Featured Product
This Week in Quality Digest Live
CMSC Features
Atul Minocha
It’s all about ROI
Ryan E. Day
September Speaker Series in review
Ryan E. Day
Realigning a cornerstone of industry
David H. Parker
Practical implications for electronic distance measurement
Belinda Jones
Users of CMMs, industrial scanners, and portable metrology systems are urged to participate

More Features

CMSC News
Voting for 2022–2023 term will open at CMSC 2022 starting July 25
New facility in Toronto area will showcase multiple Hexagon product lines
API division named ‘Top External Provider 2018’
Exact Metrology selected for project
Faster and more powerful than ever before
Accurate measurement out of the box
Engineering and design teachers will benefit from enhanced 3D scanning performance
Partnering with FARO Technologies

More News

Steinbichler

CMSC

Ford Reduces Crankshaft Weight and Machine Tooling With Optical 3D Scanning

Published: Tuesday, October 7, 2014 - 13:15

Ford Motor Co.’s Nondestructive Evaluation Laboratory (NDE) in Livonia, Michigan, is a leading facility for quality test inspection and failure analysis of automotive components. Historically, many of the automaker’s manufacturing programs depended heavily on coordinate measuring machines (CMMs) during their testing phases. That is, until Ford started using optical-structured light scanners.

Because point clouds rendered by a CMM can’t fully describe a part or visually display trends and dimensional variations, measurement results weren’t as accurate as Ford wanted them to be. A program would fail to meet its deadlines and also experience high scrap rates. 

Ford’s prototype V8 crankshafts, which experienced extreme out-of-balance conditions during launch, were one example where better measurements could save time and money. “CMM results showed all crankshafts to be within specification tolerances,” says Beverly Minicilli, a Ford manufacturing engineer. “Because CMMs only capture discrete predefined points, they failed to illustrate a significant imbalance scrap issue that an optical 3D scanner clearly identified.”

Now Ford maintains top quality inspection by using 3D optical scanning. The NDE techs evaluated various optical scanners in their quest to find additional inspection tools for crankshafts. Optical scanners were compared side by side, and after conducting several Six Sigma experiments, the lab techs decided that a Steinbichler 3D optical scanner met all accuracy requirements at one-third the cost of its competition. The optical-structured light scanner works as a camera, capturing images of the part in an organized data set. As the part automatically rotates using a rotary table, it displays the CAD model in comparison to the measured point cloud.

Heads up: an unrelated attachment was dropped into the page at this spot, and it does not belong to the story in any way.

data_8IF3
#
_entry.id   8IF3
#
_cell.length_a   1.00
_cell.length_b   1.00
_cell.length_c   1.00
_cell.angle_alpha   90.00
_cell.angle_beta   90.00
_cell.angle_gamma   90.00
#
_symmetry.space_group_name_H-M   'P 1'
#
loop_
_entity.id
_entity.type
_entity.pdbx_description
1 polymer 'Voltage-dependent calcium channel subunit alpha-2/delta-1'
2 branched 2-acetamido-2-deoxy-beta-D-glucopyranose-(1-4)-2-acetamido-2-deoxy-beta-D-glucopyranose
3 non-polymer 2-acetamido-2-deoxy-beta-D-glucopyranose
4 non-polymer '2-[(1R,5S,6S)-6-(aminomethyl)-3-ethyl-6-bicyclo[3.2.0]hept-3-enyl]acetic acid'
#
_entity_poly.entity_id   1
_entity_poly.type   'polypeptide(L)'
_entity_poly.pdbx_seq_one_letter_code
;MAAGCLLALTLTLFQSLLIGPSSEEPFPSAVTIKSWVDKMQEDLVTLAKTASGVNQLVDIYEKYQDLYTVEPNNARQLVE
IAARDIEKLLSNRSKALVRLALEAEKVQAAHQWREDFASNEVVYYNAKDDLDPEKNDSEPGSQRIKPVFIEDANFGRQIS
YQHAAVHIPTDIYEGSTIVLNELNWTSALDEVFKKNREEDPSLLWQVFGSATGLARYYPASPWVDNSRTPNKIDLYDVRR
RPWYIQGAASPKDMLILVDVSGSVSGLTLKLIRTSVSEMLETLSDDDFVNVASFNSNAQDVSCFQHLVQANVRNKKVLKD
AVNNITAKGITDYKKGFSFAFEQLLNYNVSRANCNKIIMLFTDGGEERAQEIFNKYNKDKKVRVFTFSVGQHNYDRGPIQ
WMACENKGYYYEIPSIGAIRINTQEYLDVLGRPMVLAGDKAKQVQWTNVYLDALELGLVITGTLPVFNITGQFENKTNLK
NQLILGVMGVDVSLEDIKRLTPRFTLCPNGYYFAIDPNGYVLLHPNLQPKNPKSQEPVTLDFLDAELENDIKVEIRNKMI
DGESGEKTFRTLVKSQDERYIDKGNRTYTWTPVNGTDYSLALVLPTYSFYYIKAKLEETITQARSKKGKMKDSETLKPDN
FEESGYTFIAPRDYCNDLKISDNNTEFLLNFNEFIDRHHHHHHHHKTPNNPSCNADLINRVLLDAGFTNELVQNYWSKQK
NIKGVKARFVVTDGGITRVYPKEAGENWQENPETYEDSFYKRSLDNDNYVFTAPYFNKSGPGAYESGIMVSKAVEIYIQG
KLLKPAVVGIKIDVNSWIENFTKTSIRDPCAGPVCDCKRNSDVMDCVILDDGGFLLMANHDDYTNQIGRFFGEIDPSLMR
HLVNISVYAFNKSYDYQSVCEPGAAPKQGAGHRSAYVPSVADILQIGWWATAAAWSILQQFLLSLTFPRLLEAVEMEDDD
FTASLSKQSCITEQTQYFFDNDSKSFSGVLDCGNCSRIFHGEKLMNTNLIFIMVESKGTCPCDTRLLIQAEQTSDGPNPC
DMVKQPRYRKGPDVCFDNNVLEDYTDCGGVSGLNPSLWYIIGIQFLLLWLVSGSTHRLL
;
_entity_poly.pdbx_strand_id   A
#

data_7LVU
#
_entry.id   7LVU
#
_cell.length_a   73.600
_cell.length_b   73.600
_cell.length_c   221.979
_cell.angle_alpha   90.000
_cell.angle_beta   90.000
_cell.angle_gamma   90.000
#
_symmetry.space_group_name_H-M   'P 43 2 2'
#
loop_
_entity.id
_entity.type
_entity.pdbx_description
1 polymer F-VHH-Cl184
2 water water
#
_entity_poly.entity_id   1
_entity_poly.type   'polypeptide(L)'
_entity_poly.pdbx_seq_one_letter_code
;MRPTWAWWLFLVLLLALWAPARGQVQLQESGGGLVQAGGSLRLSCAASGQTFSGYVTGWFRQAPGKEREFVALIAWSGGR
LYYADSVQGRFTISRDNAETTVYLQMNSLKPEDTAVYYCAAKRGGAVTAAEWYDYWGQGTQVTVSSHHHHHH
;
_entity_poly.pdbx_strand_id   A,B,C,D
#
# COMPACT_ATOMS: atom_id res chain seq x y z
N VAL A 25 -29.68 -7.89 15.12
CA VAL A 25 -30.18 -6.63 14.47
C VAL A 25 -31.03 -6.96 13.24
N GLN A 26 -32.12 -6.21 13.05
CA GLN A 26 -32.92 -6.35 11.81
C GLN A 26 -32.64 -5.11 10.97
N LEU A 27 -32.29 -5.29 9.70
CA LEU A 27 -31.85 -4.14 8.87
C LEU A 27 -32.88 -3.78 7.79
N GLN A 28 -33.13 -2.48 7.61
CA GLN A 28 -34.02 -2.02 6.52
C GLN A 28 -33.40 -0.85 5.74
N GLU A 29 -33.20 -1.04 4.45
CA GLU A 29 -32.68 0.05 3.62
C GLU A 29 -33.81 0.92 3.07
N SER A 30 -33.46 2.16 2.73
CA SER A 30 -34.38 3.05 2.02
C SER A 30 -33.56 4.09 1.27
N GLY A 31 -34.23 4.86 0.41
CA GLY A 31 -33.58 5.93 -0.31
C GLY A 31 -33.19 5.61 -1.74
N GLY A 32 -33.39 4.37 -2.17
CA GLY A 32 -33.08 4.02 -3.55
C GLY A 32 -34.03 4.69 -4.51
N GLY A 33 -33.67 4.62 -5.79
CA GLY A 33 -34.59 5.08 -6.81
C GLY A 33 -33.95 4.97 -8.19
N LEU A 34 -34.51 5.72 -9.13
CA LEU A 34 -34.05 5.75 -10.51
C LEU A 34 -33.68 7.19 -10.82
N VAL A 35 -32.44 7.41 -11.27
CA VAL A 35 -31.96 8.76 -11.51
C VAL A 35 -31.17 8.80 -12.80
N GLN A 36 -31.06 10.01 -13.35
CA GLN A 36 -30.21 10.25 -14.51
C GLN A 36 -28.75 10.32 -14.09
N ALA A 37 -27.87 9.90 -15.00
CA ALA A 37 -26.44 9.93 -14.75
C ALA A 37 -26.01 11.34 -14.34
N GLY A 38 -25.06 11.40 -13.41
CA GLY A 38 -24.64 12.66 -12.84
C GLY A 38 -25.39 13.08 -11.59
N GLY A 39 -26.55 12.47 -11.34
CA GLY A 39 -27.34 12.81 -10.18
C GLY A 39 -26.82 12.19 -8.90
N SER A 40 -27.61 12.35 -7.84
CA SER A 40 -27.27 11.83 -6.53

Ford Exceeds top-quality inspection requirements with optical 3D scanning technology

Ford’s goal was to purchase an optical scanner that was not only easy to use but also improved scan time and dimensional accuracy compared to the automaker’s high-energy computed tomography system, which Ford uses in addition to traditional CMM inspection.

“3D scanning has become the key tool in optimization of rough-part crankshafts for the machining process on 6.2L, 6.7L, and 2.5L crankshafts,” says Minicilli. “Today’s optical scanners exceed computed tomography’s ability to provide precise external dimensional analysis and are much faster. For dimensional analysis on crankshafts, external features are all we are required to scan. Steinbichler’s technology enables us to meet all our requirements in a fraction of the time.”

Although many Ford facilities use only traditional methods for part inspection, the NDE has realized the immediate benefits of incorporating an optical-structured light scanner for its reliable part inspection needs. “Over 500 crankshafts are scanned each year,” says Minicilli. “We see an average cost savings of over $50,000 per program by using results obtained from the optical scanner to significantly reduce rough-part weight and machine tool consumption.”

Steinbichler’s optical scanner has allowed Ford to easily identify the root cause of crankshaft imbalance and quickly implement corrective actions prior to production, ultimately accelerating the launch of its V8 crankshafts. “Optical 3D scanning has given us the ability to shift the entire part within profile tolerance, optimizing the balance much faster and more robustly than relying solely on discrete points provided by the CMM,” says Minicilli. “3D scanning is now a critical part of the Ford preproduction approval process for all programs and is used on a regular basis for root cause analysis and optimization initiatives.”


Discuss

About The Author

Steinbichler’s picture

Steinbichler

Steinbichler is a manufacturer and supplier of 3D scanning technology. Steinbichler develops and markets precise measurement systems with corresponding software solutions for a wide range of applications. Its 3D scanning products, COMET and T-SCAN, are in operation at well-known industrial companies and research institutes worldwide. As a technology oriented company, Steinbichler offers innovative and effective inspection solutions to address its customer’s needs.